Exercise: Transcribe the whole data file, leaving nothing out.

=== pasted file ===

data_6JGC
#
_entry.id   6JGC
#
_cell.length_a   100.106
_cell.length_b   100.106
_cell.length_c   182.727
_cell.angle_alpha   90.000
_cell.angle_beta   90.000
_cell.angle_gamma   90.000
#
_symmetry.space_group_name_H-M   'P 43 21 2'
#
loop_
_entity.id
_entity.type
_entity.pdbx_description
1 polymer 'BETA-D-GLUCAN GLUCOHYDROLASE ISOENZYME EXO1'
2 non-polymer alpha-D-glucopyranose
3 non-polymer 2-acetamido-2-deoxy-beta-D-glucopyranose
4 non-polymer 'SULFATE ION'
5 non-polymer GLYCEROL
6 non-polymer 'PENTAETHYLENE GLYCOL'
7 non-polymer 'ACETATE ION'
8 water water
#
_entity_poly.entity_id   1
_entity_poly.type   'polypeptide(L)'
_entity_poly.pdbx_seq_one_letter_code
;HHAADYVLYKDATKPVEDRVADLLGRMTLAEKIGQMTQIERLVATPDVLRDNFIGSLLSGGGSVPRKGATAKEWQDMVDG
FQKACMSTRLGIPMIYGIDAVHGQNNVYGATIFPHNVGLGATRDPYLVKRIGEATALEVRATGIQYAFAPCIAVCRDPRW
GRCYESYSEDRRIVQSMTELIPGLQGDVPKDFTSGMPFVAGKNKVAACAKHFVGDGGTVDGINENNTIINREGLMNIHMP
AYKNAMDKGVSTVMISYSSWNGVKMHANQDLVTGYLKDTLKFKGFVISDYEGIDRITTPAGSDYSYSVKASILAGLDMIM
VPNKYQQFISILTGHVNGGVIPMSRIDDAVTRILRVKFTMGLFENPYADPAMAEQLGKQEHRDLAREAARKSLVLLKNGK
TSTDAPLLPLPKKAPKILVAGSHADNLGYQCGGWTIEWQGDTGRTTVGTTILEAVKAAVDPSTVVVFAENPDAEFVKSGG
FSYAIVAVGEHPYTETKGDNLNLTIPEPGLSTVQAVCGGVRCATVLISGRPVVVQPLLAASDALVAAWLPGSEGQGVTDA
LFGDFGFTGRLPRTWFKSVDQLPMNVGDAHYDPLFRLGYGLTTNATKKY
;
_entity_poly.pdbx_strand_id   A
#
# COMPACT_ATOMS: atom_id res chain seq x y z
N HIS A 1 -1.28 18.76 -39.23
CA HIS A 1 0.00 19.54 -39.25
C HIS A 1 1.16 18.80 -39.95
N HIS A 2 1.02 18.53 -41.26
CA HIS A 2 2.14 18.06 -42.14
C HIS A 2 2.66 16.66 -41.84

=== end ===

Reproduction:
data_6JGC
#
_entry.id   6JGC
#
_cell.length_a   100.106
_cell.length_b   100.106
_cell.length_c   182.727
_cell.angle_alpha   90.000
_cell.angle_beta   90.000
_cell.angle_gamma   90.000
#
_symmetry.space_group_name_H-M   'P 43 21 2'
#
loop_
_entity.id
_entity.type
_entity.pdbx_description
1 polymer 'BETA-D-GLUCAN GLUCOHYDROLASE ISOENZYME EXO1'
2 non-polymer alpha-D-glucopyranose
3 non-polymer 2-acetamido-2-deoxy-beta-D-glucopyranose
4 non-polymer 'SULFATE ION'
5 non-polymer GLYCEROL
6 non-polymer 'PENTAETHYLENE GLYCOL'
7 non-polymer 'ACETATE ION'
8 water water
#
_entity_poly.entity_id   1
_entity_poly.type   'polypeptide(L)'
_entity_poly.pdbx_seq_one_letter_code
;HHAADYVLYKDATKPVEDRVADLLGRMTLAEKIGQMTQIERLVATPDVLRDNFIGSLLSGGGSVPRKGATAKEWQDMVDG
FQKACMSTRLGIPMIYGIDAVHGQNNVYGATIFPHNVGLGATRDPYLVKRIGEATALEVRATGIQYAFAPCIAVCRDPRW
GRCYESYSEDRRIVQSMTELIPGLQGDVPKDFTSGMPFVAGKNKVAACAKHFVGDGGTVDGINENNTIINREGLMNIHMP
AYKNAMDKGVSTVMISYSSWNGVKMHANQDLVTGYLKDTLKFKGFVISDYEGIDRITTPAGSDYSYSVKASILAGLDMIM
VPNKYQQFISILTGHVNGGVIPMSRIDDAVTRILRVKFTMGLFENPYADPAMAEQLGKQEHRDLAREAARKSLVLLKNGK
TSTDAPLLPLPKKAPKILVAGSHADNLGYQCGGWTIEWQGDTGRTTVGTTILEAVKAAVDPSTVVVFAENPDAEFVKSGG
FSYAIVAVGEHPYTETKGDNLNLTIPEPGLSTVQAVCGGVRCATVLISGRPVVVQPLLAASDALVAAWLPGSEGQGVTDA
LFGDFGFTGRLPRTWFKSVDQLPMNVGDAHYDPLFRLGYGLTTNATKKY
;
_entity_poly.pdbx_strand_id   A
#
# COMPACT_ATOMS: atom_id res chain seq x y z
N HIS A 1 -1.28 18.76 -39.23
CA HIS A 1 0.00 19.54 -39.25
C HIS A 1 1.16 18.80 -39.95
N HIS A 2 1.02 18.53 -41.26
CA HIS A 2 2.14 18.06 -42.14
C HIS A 2 2.66 16.66 -41.84